She applied the “Page 99 Test” to her new book, Abortion after Roe: Abortion after Legalization, and reported the following:
Ford Madox Ford’s page 99 test takes us to a place in Abortion After Roe that feels almost preliminary – a discussion about the sense of relief and epiphany abortion providers felt when they established the National Abortion Federation [NAF] in 1977. Four years after the legalization of abortion, NAF brought together a wide assortment of individuals: members of feminist health collectives, owners of for-profit clinics, and abortion providers from diverse backgrounds were joined by researchers, academics, lawyers, and policymakers. While all came together to carve out a future for abortion services now that the procedure was legal, consolidation did not come easy. Feminists wanted abortions to be performed as an act of empowerment and consciousness-raising for women in a non-hierarchical woman-centered setting at the lowest cost possible. Male physician providers hoped to center abortion services in a medical office or clinical setting that emphasized medical safety and professionalism. At odds over the meaning of professionalism and the importance of feminist care, NAF members still came together and established a set of standards with the hope of integrating abortion care into mainstream medicine.Learn more about Abortion after Roe at the University of North Carolina Press website.
But four decades later, the hopes of abortion providers, that abortion services would be easily accessible, integrated into mainstream medical practice, are far from reality. As Abortion After Roe chronicles, by the 1980s, the rise of a powerful anti-abortion movement determined the shape that abortion care was going to take. As anti-abortion activists redefined abortion as murder and the fetus as a baby, they began to exert an extraordinary influence on the delivery of abortion services, pushing both patients and providers into the defensive. Anti-abortion politics shaped the performance of abortion procedures, and stigmatized abortion services and those who participated in them. Overregulated and forced to practice defensive medicine, abortion providers found it increasingly challenging to offer woman-centered feminist care.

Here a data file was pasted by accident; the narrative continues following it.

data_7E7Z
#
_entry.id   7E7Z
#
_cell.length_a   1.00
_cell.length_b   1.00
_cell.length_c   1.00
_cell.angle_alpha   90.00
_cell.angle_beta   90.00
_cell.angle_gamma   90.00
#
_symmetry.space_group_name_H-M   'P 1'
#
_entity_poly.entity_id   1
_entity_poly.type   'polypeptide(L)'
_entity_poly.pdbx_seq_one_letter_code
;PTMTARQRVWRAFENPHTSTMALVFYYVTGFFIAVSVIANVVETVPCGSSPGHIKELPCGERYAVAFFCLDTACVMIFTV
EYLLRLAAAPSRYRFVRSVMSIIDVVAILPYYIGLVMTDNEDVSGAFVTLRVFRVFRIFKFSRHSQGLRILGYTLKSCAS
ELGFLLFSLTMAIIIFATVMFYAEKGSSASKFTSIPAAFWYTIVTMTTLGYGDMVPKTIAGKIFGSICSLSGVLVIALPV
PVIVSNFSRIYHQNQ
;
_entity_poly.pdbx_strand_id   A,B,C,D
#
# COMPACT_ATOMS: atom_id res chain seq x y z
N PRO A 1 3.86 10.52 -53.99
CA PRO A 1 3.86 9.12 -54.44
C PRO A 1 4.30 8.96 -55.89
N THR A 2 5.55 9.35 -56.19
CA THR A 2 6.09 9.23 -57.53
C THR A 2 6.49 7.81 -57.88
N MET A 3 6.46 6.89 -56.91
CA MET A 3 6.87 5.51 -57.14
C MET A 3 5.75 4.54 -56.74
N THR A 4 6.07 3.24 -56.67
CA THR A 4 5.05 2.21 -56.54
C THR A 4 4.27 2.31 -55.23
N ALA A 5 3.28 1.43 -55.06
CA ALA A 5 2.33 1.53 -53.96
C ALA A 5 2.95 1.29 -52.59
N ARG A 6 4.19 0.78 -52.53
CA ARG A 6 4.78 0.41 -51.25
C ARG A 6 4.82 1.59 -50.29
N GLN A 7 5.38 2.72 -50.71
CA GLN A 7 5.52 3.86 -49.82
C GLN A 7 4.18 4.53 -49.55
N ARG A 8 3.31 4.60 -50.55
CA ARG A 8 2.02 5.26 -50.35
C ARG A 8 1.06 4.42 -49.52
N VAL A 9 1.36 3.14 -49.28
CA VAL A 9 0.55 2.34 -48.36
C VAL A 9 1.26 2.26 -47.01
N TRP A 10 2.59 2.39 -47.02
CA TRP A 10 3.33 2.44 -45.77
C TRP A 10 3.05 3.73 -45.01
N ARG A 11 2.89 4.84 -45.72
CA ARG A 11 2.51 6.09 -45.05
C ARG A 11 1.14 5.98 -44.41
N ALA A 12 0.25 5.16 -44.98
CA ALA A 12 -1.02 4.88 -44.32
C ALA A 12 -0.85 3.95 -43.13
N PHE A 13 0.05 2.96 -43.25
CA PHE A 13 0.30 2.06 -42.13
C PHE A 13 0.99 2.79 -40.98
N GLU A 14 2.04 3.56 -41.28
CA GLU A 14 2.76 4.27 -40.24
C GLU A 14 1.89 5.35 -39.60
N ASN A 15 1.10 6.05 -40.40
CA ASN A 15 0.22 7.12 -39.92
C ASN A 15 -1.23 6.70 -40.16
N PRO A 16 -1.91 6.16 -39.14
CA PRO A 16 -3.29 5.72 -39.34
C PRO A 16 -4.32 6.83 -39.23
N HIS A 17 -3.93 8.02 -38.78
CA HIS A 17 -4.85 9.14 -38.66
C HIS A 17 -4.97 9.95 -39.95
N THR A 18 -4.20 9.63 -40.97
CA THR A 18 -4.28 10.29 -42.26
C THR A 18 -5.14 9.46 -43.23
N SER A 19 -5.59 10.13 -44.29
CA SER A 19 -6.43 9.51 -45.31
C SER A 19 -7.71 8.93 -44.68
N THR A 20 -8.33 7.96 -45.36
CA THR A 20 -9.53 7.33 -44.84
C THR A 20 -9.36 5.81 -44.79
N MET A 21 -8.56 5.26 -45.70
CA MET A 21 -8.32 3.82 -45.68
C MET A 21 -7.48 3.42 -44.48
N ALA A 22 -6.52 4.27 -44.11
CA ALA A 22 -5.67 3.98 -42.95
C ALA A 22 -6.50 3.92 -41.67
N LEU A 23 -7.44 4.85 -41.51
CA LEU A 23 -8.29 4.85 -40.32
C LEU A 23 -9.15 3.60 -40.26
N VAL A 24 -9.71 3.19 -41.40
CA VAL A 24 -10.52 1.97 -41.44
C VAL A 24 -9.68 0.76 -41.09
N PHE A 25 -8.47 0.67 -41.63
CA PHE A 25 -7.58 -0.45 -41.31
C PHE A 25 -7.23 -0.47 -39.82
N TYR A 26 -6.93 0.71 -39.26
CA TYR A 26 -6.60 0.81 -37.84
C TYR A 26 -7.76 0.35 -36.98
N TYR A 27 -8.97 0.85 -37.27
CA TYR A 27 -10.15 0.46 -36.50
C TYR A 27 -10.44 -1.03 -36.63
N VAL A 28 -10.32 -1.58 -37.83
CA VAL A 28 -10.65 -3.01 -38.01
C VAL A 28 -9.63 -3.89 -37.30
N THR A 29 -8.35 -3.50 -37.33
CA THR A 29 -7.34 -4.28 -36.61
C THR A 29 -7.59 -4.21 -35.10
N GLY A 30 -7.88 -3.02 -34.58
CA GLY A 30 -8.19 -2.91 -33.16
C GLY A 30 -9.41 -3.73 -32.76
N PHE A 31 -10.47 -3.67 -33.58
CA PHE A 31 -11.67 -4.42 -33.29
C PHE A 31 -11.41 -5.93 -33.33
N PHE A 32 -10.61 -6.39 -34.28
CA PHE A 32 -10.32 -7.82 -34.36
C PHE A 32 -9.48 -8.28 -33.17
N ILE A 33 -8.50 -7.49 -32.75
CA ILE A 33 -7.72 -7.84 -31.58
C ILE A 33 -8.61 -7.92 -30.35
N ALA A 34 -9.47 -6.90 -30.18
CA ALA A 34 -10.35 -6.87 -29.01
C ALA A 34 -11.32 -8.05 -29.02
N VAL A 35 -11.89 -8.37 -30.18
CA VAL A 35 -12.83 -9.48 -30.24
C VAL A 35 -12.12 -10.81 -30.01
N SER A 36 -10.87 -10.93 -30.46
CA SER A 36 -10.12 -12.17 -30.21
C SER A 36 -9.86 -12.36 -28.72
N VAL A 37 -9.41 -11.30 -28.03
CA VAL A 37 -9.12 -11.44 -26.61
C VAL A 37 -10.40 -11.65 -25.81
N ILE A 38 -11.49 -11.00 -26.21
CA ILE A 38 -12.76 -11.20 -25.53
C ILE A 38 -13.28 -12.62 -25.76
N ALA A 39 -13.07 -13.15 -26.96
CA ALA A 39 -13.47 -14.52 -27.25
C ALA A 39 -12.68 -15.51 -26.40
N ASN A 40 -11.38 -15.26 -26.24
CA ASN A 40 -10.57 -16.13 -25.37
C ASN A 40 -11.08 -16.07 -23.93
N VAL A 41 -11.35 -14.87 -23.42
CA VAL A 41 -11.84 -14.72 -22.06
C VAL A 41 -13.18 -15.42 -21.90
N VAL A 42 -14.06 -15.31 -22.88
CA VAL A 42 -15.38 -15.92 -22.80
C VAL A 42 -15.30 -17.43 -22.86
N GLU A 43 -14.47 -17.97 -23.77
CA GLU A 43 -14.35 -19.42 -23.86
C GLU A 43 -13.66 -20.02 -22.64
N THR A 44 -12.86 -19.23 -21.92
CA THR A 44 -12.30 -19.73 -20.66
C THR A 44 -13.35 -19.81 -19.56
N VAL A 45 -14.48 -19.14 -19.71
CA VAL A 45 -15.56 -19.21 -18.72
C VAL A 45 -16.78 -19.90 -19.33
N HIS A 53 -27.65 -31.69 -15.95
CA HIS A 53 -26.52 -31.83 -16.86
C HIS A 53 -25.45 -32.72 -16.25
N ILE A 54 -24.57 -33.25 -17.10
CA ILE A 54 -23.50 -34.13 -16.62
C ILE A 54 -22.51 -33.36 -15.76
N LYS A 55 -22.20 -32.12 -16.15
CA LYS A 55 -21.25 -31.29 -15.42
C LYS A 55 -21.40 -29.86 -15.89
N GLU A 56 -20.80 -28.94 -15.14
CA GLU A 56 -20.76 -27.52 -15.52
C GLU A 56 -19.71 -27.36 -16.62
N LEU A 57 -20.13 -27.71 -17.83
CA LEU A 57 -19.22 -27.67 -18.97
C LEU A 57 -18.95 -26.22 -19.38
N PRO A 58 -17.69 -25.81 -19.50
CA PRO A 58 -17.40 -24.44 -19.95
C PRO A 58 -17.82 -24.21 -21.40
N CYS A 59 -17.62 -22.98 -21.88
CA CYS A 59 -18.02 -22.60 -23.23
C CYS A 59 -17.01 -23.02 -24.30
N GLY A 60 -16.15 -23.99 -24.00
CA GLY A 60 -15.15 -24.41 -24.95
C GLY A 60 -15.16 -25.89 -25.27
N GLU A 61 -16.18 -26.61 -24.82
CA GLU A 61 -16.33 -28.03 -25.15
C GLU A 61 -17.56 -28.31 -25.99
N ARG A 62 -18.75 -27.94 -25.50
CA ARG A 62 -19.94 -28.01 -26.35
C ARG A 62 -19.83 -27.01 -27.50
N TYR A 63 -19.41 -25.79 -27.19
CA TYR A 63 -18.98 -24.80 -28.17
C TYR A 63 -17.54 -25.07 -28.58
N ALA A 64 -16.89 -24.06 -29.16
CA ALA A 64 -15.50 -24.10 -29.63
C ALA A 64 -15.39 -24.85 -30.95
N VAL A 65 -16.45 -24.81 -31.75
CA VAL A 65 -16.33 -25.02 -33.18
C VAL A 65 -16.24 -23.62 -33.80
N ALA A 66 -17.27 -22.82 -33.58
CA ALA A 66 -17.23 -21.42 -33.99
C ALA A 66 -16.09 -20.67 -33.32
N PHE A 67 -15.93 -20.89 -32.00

Yet, Abortion After Roe also illustrates how patients and abortion providers pushed back. They educated local and federal law enforcement about harassment and violence against clinics and staff. They pushed for legal protections and the prosecution of violent anti-abortion activists. And they began to articulate a new understanding of reproductive justice that positions abortion care as moral work. Women, too, reclaimed their moral authority to make their own reproductive decisions and speak about abortions as a positive choice. This book does not offer a solution to the abortion debate. But it explains how we ended up at a time when attempts to defund Planned Parenthood and discredit women’s health services regularly resurface and it offers an assessment of the ways in which supporters of reproductive justice might articulate a powerful support for abortion care.